After a half-century of occupation, self-immolations, the exile of an ancient spiritual community and its leader from their ancestral land, the cold-blooded assassination of pilgrims and monastics by Chinese soldiers, a million-strong genocide, and rampant political corruption, the Dalai Lama told AFP this week that he is in informal talks with the PRC that would allow him to return to Tibet.
This follows conciliatory gestures on both sides, Gyatso described President Xi Jinping as “more open-minded” than his predecessors, a statement that might have been inspired by the latter’s open congratulation of Buddhism’s prominent and positive role in Chinese society.
Our “leaders'” quietening silence however, as the PRC’s wealth grows, will be a source of eternal shame as pundits laud what they see as the success of one of the planet’s greatest human rights violators. The Chinese “communists” execute more people than the rest of the world’s governments combined, fill colossal prisons with men and women of conscience whose nobility won’t stop their organs being harvested by the state, the litany of crimes is almost as great as that of the imperial powers who enabled/enable them. But, if anybody can express solidarity with the political dissidents in China, as Gyatso has with the Uighur activists whose plight received none of the attention now showered on Hong Kong’s democrats, it is the Tibetans.
When people say “what about Tibetan feudalism”, as if a society that falls short enough of perfection deserves a brutal and prolonged military subjugation, should take a long hard look in the mirror. What about Palestine, you think Palestinian society was perfect before Zionist extremists arrived? You think the peoples of Africa had achieved utopia before Europeans raped their nations? Arbitrary solidarity is an ultimate betrayal of the international working class to which true leftists are always loyal, as it demonstrates an acquiescence to the anti-humanistic, imperialistic geopolitical agendas of their greatest enemies. Those without such an acquiescence, and who possess a sincere concern for the plight of Tibetan serfs under feudal theocracy, would never advocate its replacement with centralism or autocracy. As is perhaps always the case, the Tibetans stand a better chance of forging their own path to freedom than having it forced upon them, if that were even possible.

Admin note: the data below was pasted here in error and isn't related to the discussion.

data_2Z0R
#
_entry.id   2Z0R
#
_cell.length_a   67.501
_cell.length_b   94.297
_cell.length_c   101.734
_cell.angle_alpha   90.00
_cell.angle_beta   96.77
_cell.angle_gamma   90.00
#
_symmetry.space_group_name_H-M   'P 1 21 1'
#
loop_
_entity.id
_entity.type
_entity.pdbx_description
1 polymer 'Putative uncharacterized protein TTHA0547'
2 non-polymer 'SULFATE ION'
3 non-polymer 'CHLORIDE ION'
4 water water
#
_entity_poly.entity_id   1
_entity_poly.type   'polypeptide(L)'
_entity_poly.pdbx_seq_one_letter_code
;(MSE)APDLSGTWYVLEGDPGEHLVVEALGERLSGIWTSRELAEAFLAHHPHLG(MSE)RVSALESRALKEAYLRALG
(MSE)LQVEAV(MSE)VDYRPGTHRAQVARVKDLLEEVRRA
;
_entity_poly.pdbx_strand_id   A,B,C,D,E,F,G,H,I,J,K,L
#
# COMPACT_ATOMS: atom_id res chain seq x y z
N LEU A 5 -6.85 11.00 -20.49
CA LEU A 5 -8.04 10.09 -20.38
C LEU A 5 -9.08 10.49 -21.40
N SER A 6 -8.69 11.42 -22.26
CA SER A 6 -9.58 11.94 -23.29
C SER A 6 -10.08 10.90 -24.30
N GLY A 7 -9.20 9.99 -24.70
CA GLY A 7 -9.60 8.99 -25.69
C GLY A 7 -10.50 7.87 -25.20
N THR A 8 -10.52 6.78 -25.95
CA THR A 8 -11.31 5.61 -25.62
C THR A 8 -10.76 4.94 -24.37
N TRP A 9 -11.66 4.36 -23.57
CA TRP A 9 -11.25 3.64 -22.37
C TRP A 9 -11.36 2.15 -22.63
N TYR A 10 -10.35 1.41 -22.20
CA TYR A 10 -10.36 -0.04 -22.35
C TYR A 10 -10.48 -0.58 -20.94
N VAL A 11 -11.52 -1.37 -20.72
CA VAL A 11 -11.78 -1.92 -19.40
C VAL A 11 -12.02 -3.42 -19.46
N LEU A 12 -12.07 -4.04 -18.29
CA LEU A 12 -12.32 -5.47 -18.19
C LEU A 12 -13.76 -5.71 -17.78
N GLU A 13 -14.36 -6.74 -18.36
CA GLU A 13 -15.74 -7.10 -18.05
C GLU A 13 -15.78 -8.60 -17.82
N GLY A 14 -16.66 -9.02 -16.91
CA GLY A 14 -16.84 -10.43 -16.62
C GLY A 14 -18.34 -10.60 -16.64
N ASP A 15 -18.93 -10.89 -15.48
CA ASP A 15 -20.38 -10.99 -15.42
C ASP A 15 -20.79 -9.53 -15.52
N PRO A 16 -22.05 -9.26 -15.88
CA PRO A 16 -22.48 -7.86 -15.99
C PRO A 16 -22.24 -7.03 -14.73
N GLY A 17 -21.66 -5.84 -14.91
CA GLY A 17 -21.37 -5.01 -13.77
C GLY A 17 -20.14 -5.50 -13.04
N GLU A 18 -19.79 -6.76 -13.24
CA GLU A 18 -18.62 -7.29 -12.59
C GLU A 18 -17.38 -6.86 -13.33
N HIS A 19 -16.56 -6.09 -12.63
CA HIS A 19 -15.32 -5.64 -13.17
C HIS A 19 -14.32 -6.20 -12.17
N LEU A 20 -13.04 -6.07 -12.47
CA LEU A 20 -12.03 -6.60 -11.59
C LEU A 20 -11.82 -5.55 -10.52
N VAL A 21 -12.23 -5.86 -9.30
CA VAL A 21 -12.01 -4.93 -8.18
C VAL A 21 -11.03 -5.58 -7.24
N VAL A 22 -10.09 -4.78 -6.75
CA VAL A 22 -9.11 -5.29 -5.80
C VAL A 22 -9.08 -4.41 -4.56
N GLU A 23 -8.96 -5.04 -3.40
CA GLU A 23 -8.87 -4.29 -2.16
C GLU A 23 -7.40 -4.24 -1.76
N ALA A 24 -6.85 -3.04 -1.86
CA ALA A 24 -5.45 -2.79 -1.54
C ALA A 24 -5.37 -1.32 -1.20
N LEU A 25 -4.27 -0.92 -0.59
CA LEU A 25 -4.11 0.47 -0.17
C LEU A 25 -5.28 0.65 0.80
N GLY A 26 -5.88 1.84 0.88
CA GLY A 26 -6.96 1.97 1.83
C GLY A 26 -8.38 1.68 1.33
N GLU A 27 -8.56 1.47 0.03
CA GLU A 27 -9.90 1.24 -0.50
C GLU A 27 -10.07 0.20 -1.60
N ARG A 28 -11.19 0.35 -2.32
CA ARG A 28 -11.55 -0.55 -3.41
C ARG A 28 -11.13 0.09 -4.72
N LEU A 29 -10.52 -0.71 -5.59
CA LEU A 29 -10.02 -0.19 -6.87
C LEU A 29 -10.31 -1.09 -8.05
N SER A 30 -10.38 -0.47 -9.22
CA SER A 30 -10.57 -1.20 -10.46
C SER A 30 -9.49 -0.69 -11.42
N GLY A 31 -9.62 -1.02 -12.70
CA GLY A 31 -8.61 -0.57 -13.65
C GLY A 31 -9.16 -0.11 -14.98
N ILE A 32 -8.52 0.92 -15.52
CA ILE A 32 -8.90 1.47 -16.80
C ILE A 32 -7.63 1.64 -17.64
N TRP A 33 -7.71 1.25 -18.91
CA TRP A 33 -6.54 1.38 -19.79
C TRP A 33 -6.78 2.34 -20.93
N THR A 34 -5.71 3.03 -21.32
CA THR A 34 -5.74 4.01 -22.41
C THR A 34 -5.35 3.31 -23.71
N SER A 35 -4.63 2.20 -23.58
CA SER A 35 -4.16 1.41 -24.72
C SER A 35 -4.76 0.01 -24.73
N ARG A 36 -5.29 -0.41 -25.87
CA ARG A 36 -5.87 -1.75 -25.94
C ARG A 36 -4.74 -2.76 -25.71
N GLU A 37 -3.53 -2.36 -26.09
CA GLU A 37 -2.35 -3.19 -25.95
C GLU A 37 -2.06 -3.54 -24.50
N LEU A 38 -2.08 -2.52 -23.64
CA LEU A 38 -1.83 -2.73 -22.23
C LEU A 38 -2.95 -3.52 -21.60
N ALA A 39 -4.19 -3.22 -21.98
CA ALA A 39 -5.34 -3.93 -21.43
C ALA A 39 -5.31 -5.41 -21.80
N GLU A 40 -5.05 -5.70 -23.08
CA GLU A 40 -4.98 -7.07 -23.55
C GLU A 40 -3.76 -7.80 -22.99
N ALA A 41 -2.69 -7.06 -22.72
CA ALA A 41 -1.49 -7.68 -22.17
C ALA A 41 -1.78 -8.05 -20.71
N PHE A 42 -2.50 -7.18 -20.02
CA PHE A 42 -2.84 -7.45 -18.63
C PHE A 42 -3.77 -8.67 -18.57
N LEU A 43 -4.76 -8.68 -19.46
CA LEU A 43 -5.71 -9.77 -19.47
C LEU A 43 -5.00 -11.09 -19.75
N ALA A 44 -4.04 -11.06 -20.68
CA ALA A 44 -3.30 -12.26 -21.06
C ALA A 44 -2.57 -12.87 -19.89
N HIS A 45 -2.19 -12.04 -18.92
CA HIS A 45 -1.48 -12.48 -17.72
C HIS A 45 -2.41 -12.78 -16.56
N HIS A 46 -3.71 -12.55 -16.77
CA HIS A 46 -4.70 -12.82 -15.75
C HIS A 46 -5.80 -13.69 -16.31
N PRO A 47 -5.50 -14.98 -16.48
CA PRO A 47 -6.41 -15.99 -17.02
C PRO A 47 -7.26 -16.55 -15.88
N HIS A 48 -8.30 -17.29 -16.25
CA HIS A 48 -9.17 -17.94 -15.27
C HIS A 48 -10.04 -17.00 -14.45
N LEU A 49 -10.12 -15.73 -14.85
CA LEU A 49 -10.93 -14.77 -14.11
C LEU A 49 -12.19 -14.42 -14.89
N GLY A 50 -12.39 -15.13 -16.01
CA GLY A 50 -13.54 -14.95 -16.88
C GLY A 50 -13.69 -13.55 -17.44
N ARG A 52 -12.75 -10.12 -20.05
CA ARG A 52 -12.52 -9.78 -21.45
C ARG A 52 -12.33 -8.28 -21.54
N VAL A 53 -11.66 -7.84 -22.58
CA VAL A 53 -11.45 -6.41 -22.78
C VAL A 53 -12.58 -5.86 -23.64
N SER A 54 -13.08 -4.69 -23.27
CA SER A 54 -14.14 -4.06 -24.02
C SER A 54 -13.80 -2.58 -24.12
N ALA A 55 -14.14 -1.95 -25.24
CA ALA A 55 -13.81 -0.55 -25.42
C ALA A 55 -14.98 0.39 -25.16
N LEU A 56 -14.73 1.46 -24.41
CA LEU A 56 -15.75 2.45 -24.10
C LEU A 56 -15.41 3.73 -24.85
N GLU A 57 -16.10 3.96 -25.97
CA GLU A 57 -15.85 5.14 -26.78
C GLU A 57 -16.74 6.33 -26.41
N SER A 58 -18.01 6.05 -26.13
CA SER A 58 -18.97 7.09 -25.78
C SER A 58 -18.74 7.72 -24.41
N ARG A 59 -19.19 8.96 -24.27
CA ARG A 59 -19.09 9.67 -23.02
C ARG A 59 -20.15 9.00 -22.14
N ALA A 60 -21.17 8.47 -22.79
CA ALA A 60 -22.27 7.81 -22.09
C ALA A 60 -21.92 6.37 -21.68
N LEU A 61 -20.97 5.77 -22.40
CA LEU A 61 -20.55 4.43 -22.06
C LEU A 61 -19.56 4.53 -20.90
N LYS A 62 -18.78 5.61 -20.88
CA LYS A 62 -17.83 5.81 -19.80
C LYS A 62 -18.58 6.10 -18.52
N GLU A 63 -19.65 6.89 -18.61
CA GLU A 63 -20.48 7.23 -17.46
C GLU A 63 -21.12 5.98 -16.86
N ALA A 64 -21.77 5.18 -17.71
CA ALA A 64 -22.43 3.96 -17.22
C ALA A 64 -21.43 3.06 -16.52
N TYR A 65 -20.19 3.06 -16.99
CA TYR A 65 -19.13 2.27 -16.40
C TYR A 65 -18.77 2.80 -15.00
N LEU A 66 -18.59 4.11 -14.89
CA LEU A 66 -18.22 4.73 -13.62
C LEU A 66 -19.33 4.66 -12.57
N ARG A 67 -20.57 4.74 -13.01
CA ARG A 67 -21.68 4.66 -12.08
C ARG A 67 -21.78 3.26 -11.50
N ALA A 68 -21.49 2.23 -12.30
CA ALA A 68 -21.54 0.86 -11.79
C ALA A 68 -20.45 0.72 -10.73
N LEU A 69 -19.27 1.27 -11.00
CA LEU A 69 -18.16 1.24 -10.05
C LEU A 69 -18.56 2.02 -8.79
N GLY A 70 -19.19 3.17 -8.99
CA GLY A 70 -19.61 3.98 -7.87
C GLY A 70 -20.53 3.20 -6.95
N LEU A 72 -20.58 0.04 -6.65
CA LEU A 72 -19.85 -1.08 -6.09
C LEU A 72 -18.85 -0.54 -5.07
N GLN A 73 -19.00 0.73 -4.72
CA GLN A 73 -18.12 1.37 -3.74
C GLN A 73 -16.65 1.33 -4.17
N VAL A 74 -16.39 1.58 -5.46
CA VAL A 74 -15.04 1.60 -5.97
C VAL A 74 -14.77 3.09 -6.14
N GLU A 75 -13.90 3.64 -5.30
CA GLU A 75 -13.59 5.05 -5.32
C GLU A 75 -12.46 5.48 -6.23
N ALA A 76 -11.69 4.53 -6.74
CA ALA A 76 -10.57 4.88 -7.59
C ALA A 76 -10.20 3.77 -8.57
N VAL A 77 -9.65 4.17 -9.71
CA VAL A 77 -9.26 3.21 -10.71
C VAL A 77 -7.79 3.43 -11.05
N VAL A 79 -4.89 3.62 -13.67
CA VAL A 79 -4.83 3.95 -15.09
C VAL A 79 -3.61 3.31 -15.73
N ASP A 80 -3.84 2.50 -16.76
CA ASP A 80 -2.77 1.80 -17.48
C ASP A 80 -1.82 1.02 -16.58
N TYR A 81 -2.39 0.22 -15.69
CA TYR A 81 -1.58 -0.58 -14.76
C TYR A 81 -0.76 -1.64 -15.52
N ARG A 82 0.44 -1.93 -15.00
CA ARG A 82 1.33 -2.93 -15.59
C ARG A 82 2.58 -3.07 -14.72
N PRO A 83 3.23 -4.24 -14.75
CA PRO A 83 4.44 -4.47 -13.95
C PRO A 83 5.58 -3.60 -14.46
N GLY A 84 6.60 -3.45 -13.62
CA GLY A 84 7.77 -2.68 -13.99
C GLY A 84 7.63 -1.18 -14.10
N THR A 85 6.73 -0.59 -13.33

May the 14th Dalai Lama’s pilgrimage end happier than that of the forgotten dead in the Himalayan snows. In Rasley’s words… chasing angels or fleeing demons, go to the mountains.
“Wherever I live, I shall feel homesick for Tibet. I often think I can still hear the cries of wild geese and cranes and the beating of their wings as they fly over Lhasa in the clear, cold moonlight. My heartfelt wish is that my story may create some understanding for a people whose will to live in peace and freedom has won so little sympathy from an indifferent world.” – Heinrich Harrer